Sunday, January 29, 2012

Too Close for Comfort

Tales of the near future often involve dystopian shenanigans of the Orwellian variety. Capitalism in its most extreme form has oppressed the 99% and turned them into GDP generating cogs in some great fascist machine and blah, blah, blah. Gary Shteyngart, the brilliant satirical author behind Absurdistan has penned something a lot more frightening with Super Sad True Love Story. He has a written a story of the future that feels like it could take place next week. A story that feels true, set in a future that probably will occur if our leaders continue to steer the ship down this ever narrowing strait of corporate greed.

China is now the superpower the United States once was with the yen-pegged dollar the only currency of value. Most communication between people takes place via  √†pparat (the logical next step in ``smart`` phone technology) making the need to ```verbal`` other people obsolete and moving civilization further down the road to man as an island that John Donne warned us was not a very happy state of existence.

There is also a love story tucked in here somewhere, but I was to busy being terrified by Shteyngart`s vision of the future to really notice. Many critics praised this book for its satirical humor but I would like to praise it for something else entirely: It just might be the scariest piece of fiction since Stephen King introduced us to Pennywise the clown.

Friday, January 20, 2012

An Open Letter to the Coen Brothers

Dear Joel and Ethan,

I hope I'm not being presumptuous when I say you guys seem pretty preoccupied with the western genre lately. Not that I'm complaining, it's a fantastic playground rich with great story opportunities. Men were men and women were the plot devices that made them do manly things. Life and whiskey were cheap and a well-oiled Colt Peacemaker was the iPhone of the day.

Gentlemen, here is your next movie:

 It was shortlisted for the Man Booker Prize, came in a close second for the Giller Prize and is on just about every top 10 list of must-read books for 2011. Imagine No Country for Old Men told entirely from the perspective of Anton Chigurh. Now imagine that he is a gun-for-hire at the turn of the century with a brother who is even more ruthless and coldblooded than he is. It is the sad tale of a man yearning for a redemption that will forever be denied him. It's got plenty of morbid humor and some of that casual violence as social commentary that has become your trademark.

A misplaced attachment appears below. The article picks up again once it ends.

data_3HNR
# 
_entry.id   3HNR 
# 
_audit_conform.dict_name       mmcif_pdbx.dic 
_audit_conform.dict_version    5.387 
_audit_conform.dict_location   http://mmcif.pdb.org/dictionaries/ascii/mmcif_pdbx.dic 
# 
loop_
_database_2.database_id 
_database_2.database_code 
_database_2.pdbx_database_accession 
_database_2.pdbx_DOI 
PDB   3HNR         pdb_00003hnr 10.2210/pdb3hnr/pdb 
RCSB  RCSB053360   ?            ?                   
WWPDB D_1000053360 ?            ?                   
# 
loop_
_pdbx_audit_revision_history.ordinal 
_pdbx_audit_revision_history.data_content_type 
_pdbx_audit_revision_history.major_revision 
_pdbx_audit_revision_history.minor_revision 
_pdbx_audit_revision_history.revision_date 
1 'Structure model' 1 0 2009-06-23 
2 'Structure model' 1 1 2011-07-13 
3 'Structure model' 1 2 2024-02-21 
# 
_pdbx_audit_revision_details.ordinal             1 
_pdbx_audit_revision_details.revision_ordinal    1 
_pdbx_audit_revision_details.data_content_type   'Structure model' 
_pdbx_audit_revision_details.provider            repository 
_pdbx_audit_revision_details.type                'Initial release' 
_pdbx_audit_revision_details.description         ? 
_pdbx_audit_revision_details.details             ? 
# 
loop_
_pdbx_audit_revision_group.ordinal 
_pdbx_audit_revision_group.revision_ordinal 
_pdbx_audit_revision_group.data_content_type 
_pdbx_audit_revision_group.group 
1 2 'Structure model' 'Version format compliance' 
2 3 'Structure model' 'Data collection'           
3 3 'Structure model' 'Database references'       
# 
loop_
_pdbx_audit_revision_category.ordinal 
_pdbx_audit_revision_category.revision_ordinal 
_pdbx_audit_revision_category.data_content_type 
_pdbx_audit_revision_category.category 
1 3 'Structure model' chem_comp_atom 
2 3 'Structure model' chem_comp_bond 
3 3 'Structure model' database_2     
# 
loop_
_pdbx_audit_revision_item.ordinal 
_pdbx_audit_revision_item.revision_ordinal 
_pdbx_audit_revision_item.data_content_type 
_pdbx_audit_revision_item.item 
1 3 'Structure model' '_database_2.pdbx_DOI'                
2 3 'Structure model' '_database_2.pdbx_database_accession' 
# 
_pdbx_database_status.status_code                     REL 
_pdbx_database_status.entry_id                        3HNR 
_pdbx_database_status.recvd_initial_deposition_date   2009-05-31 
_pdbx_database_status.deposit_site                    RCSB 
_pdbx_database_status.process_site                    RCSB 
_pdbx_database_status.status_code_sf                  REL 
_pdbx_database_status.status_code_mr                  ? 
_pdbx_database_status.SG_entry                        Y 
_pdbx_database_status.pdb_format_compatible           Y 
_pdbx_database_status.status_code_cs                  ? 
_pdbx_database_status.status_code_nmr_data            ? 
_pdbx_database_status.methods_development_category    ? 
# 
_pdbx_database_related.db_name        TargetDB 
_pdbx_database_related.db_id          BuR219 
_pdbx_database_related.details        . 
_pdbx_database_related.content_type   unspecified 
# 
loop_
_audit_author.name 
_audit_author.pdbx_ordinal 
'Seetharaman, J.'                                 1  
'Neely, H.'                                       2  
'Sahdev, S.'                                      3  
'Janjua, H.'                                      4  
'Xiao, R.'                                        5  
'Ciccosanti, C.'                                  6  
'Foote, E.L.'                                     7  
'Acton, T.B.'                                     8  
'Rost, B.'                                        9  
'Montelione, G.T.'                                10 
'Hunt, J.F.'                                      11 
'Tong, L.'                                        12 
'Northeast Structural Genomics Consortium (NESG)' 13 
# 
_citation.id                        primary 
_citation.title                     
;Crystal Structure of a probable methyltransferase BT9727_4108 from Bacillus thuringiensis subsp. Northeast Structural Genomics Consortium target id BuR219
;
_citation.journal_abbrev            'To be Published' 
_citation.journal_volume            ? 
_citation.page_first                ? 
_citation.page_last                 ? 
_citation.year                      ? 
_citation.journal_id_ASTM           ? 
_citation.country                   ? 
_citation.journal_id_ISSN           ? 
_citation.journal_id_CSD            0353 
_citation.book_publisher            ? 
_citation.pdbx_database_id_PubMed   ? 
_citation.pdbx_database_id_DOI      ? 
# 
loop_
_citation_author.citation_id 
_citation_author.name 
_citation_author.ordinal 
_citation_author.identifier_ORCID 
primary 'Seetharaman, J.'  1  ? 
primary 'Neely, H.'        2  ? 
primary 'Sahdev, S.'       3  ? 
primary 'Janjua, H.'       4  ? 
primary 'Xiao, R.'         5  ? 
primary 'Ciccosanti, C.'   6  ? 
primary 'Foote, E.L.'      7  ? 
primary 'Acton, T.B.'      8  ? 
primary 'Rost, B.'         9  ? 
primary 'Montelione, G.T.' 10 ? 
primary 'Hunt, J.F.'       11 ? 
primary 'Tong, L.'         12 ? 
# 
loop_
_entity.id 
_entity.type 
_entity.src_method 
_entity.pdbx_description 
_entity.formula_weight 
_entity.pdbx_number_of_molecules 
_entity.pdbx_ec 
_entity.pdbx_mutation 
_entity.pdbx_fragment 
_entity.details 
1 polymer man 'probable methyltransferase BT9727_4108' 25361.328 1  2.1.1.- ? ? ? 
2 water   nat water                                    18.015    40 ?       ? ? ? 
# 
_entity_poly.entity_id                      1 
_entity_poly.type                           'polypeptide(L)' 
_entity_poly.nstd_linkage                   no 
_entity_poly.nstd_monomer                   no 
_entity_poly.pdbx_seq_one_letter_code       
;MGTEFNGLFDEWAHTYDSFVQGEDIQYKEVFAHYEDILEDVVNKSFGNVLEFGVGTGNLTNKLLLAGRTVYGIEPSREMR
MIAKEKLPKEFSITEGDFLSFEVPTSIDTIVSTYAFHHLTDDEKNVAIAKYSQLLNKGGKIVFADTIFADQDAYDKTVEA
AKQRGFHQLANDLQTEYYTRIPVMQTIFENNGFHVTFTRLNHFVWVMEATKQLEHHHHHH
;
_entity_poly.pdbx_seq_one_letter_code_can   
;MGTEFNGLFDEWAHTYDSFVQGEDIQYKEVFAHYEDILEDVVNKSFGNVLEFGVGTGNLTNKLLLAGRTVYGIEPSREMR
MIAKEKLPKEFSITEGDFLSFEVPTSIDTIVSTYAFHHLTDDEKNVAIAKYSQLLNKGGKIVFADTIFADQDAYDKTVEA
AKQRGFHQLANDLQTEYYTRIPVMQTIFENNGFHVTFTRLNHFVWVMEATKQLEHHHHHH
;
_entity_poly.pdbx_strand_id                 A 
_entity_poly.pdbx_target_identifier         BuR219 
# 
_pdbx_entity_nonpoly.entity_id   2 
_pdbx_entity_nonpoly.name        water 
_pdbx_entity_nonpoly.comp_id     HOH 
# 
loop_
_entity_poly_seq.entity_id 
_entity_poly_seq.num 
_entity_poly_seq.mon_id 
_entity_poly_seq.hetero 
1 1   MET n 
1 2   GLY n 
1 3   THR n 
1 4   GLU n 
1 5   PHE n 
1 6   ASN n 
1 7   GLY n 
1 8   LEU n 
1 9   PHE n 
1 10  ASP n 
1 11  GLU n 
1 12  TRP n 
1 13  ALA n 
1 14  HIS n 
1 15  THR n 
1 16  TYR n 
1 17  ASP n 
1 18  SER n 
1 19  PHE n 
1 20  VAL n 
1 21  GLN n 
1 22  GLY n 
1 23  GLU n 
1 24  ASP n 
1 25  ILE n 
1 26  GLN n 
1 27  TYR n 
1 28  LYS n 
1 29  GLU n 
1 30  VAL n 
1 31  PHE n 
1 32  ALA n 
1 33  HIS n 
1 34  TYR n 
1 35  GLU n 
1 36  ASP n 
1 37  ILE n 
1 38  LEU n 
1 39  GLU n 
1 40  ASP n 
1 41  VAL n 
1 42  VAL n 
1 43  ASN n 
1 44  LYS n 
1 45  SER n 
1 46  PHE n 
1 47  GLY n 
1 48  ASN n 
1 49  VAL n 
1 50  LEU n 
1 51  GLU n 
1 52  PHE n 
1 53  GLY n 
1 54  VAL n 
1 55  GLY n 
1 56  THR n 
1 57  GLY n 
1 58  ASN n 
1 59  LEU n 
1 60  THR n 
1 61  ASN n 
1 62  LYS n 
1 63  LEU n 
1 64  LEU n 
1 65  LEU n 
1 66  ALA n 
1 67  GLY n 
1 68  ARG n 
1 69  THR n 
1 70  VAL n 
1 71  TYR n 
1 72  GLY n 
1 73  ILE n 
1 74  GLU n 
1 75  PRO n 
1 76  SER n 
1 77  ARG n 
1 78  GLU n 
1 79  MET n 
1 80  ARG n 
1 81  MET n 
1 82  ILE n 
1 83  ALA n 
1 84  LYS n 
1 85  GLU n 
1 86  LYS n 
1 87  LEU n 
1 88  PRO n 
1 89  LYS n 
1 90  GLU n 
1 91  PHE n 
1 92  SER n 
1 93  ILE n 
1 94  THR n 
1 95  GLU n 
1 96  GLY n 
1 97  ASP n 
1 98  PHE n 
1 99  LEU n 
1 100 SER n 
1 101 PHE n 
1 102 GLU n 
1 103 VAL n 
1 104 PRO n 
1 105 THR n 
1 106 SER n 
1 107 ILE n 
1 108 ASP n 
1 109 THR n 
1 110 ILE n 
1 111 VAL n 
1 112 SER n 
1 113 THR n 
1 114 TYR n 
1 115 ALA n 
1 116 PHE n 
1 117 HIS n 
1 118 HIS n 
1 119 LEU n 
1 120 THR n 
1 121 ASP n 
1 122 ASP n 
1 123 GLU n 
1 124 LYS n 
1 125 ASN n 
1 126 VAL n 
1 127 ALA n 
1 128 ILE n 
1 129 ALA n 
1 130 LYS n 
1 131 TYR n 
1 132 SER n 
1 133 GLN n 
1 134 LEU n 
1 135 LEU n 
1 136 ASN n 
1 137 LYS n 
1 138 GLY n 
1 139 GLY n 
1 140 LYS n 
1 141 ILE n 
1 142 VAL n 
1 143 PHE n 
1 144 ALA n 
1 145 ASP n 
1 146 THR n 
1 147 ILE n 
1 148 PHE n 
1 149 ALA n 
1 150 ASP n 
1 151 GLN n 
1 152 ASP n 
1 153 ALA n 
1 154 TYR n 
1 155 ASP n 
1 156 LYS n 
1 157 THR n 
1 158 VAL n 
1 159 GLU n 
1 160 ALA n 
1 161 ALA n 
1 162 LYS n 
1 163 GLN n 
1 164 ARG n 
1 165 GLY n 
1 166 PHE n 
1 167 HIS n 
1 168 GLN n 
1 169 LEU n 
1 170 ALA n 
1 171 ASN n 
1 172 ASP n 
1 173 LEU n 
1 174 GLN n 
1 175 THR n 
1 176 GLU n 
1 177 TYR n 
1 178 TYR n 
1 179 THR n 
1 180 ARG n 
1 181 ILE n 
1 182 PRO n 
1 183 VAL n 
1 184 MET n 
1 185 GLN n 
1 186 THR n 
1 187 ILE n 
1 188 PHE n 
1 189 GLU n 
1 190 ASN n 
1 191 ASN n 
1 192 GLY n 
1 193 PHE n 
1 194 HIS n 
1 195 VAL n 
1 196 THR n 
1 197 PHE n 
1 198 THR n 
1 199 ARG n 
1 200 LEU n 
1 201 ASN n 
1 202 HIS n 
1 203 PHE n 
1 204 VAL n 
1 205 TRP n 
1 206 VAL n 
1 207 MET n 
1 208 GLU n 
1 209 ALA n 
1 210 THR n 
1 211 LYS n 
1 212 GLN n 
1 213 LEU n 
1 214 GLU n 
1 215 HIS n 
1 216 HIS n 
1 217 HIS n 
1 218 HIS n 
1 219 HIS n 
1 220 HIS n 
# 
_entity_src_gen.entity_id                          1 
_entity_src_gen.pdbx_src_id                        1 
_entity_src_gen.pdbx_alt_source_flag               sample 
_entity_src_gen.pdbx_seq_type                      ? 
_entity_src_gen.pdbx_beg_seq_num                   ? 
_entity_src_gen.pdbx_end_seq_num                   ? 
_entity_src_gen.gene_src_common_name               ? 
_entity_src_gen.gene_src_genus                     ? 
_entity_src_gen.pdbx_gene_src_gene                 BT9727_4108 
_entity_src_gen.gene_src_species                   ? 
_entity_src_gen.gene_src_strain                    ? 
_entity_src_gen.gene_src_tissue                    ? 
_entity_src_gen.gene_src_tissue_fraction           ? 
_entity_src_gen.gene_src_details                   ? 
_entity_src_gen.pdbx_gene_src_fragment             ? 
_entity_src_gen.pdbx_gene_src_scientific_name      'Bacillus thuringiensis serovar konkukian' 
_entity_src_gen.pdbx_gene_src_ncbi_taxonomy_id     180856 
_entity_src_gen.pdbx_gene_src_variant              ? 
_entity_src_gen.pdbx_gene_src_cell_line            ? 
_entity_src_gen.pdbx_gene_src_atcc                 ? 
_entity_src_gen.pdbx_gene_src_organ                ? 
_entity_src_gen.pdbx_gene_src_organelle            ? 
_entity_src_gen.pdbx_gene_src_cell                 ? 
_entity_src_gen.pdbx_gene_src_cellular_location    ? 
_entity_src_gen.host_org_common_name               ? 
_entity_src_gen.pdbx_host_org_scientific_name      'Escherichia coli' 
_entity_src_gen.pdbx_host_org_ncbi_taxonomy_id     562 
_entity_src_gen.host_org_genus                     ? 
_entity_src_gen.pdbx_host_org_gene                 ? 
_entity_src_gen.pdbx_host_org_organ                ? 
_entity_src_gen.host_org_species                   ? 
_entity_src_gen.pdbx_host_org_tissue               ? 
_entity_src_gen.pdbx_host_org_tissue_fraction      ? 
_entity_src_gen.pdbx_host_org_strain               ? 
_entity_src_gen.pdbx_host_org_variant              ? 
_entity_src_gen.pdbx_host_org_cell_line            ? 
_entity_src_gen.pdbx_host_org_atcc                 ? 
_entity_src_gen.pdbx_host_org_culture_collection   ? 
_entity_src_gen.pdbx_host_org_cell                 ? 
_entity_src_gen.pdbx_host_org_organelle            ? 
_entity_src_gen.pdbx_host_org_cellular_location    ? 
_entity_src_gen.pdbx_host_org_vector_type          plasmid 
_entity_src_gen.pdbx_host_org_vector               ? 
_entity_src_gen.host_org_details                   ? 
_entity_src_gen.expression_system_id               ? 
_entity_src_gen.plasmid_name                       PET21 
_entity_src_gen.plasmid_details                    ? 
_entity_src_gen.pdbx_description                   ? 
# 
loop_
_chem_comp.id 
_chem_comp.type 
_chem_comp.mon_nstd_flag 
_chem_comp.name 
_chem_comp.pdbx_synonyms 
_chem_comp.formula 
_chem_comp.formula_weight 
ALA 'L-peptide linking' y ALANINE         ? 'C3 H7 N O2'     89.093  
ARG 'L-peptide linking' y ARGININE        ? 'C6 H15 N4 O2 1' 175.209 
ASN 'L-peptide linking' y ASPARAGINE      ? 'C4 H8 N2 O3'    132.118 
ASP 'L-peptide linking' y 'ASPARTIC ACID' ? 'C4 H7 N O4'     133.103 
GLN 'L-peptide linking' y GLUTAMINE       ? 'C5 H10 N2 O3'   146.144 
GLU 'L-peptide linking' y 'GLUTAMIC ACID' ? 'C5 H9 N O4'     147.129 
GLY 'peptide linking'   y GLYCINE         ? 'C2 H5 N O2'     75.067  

I'm sure whatever your working on now can be put on hold for a while. You'll thank me when the awards start rolling in.


Michael Ward

P.S. "A Serious Man"....What the hell were you thinking?!?

Wednesday, January 18, 2012

Less Ready. More Writey

Hard to believe I haven't written a thing in this cyberspace since July. Summer packed it's beach bag and left town, fall rendered the trees naked and the Christmas spirit is nothing more than an enlarged Visa balance and stale eggnog hangover.

I have read many wonderful books in the intervening time. In fact, I have been so busy reading great books, I've had no time to blog about them. Having a 2-year-old toddler who is too smart for her own good and criminally cute doesn't help much either. A few significant changes in my life have made my schedule more manageable, so I think it's a good time to renew my commitment to writing regularly. This is not, I repeat: NOT a new year's resolution. I prefer to think of it as one small step on the long road of self rediscovery.

Stay tuned for some great reading suggestions for the long dark days of winter. Here's a little taste to get you started:

The Gone Away World by Nick Harkaway is a funny, dark, kung-fu adventure that not only pulls out all the stops, but lights them on fire and pees them out. It takes place in the worst kind of Dystopian future where the only defense against the looming end of the world seems to be a sharp, British sense of humor and the best plot twist I've seen since the days of Fight Club and The Sixth Sense.